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Migrating from Windows XP to Windows 7 (Part 3 - Hardware / Software Inventory)

It's time to find out what type of hardware and software we have installed. We also want to collect any software licenses too. I have found two very useful programs.

Note: This video was captured at 2048x768 (using dual monitors)

The first is Belarc Advisor. Here is an excerpt from their web site:

"The Belarc Advisor builds a detailed profile of your installed software and hardware, missing Microsoft hotfixes, anti-virus status, CIS (Center for Internet Security) benchmarks, and displays the results in your Web browser. All of your PC profile information is kept private on your PC and is not sent to any web server."

Once you have downloaded, installed, and ran the program, the results will open up in a web browser. Print a copy, then select File, then Save As and select a network drive or removable media (external drive, USB drive, etc.). This report should have all of the information we need, but a more detailed report should be generated. So let's go to the next program.

The second program I use is the built-in Microsoft System Information.

To start Microsoft System Information, use either of the following methods:

  • Click Start, point to Programs, point to Accessories, point to System Tools, and click System Information.
  • Click Start, click Run, type msinfo32.exe in the Open box, and then click OK.

Once System Information opens and generates a report, select File, then Save, and select a network drive or removable media (external drive, USB drive, etc.). This file has an enormous amount of detailed information about your current hardware and software. Cross-check the hardware listed in both reports and note any items not listed on the Belarc report. Here is a list of the System Information categories and subcategories that contain the hardware-specific information:

System Summary

The System Summary category provides a general profile of your computer. Make a note of the following subcategories:

  • The version of Windows
  • OEM System Information (manufacturer, model, and type)
  • The type of central processing unit (CPU)
  • The amount of memory and system resources
  • BIOS version
  • Boot device (if multiple devices are present on the computer)


The Components category displays information about your Windows XP system configuration.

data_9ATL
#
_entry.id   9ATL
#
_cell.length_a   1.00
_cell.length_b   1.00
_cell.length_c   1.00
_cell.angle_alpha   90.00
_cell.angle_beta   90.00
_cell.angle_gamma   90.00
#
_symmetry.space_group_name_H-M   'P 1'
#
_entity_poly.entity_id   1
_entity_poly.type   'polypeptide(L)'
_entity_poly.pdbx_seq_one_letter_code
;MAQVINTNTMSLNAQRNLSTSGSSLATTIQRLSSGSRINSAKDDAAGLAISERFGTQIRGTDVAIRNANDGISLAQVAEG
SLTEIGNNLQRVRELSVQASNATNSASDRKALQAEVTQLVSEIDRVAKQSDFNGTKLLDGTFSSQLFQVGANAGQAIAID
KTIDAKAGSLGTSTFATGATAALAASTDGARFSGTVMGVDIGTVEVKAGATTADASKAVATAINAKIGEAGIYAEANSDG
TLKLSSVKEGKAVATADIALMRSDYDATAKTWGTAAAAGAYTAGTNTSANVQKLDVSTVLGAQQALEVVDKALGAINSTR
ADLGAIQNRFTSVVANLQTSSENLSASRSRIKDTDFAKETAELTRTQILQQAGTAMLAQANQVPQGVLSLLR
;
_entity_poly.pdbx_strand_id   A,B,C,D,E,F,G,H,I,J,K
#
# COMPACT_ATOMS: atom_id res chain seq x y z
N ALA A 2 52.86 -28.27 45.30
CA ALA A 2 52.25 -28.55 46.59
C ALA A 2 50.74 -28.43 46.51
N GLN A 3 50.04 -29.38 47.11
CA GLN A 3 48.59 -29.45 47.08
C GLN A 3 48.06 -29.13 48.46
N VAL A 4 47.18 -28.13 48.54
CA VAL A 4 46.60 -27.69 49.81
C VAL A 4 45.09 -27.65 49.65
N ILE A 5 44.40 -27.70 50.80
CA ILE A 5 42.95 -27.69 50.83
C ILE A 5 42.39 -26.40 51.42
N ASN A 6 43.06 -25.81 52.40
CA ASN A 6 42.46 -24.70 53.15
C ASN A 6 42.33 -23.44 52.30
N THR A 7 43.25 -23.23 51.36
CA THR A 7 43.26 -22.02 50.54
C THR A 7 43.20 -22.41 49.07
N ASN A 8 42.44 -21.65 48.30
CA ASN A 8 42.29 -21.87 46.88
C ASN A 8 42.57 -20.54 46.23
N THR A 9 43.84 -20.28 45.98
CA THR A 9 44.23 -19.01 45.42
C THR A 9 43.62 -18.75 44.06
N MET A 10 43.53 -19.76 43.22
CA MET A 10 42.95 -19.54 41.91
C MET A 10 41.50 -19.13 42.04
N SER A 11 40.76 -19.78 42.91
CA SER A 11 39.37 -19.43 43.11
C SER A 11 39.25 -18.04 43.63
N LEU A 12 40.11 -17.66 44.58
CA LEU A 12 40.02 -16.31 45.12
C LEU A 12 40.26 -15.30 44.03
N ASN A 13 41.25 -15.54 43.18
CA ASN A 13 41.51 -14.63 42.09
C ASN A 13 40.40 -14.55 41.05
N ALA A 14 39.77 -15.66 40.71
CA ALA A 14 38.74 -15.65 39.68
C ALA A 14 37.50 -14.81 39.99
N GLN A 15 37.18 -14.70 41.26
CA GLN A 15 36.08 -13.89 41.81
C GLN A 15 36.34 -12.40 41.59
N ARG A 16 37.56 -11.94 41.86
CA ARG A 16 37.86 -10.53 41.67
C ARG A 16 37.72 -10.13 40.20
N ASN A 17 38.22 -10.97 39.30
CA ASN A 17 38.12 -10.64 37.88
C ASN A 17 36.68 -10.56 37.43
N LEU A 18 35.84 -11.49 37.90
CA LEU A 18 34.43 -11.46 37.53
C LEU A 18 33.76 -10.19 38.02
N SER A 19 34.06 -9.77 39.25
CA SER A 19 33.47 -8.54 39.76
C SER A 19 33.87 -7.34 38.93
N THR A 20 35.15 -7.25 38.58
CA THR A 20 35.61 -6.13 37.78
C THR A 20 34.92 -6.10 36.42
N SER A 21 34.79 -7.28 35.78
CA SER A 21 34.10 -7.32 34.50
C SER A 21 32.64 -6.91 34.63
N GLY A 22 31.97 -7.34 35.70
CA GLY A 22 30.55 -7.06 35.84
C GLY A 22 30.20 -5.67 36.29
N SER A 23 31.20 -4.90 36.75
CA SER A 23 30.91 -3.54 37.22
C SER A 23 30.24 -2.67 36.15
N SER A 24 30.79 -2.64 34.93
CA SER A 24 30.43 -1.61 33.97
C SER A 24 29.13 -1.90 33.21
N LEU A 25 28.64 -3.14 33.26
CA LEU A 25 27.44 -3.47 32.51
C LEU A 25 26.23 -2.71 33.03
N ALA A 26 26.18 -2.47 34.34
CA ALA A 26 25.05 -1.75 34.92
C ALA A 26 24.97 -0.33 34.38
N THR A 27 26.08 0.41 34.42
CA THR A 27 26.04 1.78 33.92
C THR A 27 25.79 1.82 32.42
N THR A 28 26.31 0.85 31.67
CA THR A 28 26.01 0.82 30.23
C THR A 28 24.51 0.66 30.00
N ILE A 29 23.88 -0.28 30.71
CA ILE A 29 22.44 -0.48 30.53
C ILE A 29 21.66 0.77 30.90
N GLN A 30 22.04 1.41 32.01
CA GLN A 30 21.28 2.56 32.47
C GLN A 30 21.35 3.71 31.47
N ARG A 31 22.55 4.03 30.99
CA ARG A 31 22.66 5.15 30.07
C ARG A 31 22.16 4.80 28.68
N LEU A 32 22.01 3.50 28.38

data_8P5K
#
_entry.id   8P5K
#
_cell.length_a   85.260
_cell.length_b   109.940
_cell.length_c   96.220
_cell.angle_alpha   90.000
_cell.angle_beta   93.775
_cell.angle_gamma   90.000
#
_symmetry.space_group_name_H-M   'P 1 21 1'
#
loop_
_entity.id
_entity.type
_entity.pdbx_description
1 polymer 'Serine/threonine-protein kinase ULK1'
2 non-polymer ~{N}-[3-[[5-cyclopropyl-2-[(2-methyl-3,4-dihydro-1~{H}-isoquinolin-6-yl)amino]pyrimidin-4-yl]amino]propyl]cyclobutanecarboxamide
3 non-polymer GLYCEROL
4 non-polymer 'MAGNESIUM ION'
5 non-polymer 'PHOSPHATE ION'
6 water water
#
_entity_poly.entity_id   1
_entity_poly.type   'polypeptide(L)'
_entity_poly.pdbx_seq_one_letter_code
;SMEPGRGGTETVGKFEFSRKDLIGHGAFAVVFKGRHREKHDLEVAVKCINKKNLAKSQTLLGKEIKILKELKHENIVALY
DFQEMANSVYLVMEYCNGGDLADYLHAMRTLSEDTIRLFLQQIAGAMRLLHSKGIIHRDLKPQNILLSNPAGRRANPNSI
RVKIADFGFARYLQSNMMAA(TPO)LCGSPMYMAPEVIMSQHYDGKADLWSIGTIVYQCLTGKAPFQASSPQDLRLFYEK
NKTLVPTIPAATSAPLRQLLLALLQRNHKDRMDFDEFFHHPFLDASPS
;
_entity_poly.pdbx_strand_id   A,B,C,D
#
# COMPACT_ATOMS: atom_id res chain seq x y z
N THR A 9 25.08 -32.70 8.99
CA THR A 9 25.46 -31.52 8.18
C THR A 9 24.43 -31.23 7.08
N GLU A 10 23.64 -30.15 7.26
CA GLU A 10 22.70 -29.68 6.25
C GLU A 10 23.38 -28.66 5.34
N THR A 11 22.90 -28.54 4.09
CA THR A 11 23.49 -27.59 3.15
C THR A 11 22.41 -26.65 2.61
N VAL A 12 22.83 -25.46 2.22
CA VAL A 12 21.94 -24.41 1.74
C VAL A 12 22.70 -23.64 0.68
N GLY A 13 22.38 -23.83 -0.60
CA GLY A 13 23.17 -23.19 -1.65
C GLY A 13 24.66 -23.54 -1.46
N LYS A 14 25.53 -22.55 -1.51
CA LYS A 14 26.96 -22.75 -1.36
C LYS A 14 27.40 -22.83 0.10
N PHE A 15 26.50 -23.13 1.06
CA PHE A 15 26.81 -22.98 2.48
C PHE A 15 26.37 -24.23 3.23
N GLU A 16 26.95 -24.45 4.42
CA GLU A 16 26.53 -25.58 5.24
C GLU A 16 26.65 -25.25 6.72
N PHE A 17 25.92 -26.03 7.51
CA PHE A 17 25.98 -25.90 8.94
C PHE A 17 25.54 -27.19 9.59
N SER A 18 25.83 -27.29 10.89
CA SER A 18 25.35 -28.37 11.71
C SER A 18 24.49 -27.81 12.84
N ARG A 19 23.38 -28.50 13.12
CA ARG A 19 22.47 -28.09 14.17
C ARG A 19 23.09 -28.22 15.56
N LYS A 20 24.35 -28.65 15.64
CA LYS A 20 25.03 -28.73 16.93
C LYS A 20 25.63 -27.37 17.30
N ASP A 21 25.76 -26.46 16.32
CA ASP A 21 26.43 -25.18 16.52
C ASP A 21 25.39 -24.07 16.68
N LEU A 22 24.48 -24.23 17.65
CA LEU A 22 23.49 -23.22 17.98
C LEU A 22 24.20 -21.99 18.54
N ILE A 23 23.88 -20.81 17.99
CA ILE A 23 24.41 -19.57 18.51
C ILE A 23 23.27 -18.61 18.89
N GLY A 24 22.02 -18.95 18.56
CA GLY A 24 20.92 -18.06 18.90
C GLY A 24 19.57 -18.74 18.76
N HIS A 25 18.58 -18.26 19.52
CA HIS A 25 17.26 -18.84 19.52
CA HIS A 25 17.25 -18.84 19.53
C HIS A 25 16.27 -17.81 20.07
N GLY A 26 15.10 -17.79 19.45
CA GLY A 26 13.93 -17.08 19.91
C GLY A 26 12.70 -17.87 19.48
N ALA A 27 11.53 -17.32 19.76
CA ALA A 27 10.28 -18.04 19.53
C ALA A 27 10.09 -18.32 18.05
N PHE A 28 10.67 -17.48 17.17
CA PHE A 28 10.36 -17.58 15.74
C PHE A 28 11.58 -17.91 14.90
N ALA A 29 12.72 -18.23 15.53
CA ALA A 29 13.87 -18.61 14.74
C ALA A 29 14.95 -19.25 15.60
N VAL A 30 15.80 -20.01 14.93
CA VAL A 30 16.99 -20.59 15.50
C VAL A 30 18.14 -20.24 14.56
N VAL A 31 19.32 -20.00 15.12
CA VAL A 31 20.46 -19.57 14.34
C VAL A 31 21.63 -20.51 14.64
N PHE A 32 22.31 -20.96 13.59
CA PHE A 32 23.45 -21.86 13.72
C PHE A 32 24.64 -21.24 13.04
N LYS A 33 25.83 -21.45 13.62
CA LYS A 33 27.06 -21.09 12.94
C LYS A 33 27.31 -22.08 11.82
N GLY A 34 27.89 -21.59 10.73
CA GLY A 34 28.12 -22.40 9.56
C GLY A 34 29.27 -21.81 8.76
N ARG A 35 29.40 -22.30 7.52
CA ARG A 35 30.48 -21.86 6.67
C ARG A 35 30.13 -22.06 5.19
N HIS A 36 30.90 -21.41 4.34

Lists sound card and game controller information.

Multimedia - Audio
Lists the audio codecs that are loaded.

Multimedia - Video
Lists the video codecs that are loaded.

Multimedia - CD-ROM
Lists the drive letter and model of your CD-ROM drive. If a data CD-ROM is in the drive, System Information also performs a data transfer test.

Multimedia - Sound Device
Lists the name and manufacturer of your sound device(s). This also lists the status, I/O port, IRQ, DMA channel, and the drivers used for your sound device(s).

Lists video card and monitor information.

Lists Infrared device information.

Lists keyboard and mouse information.

Lists information about any miscellaneous components.

Lists modem information.

Lists network adapter, client, and protocol information.

Lists serial and parallel port information.

Lists information about hard disks, floppy drives, removable media, and controllers. Each drive is presented with information including drive letter, total size, free space, file system, compression status, drive type, and volume letter.

Lists installed printers and printer drivers.

Lists Universal Serial Bus (USB) controllers and drivers that are installed.

Now that we have a list of hardware components, we need to get the correct drivers for our new operating system. Since Windows 7 is new, we may not be able to get them for all of the hardware. If that is the case, we'll download the Windows Vista drivers. They should work most of the time. Here is a general list of drivers you will need:

  • Audio
  • Video
  • Chipset
  • Network Adapter (wired and wireless)
  • Printer
  • Scanner
  • Game Controller
  • Mouse
  • Keyboard

After you have the drivers downloaded, save them to a network drive or removable media (external drive, USB drive, etc.). Better yet, burn them to a cd.

Now we are ready to deploy our operating system. Next, we will look at the two different ways of upgrading from Windows XP to Windows 7.

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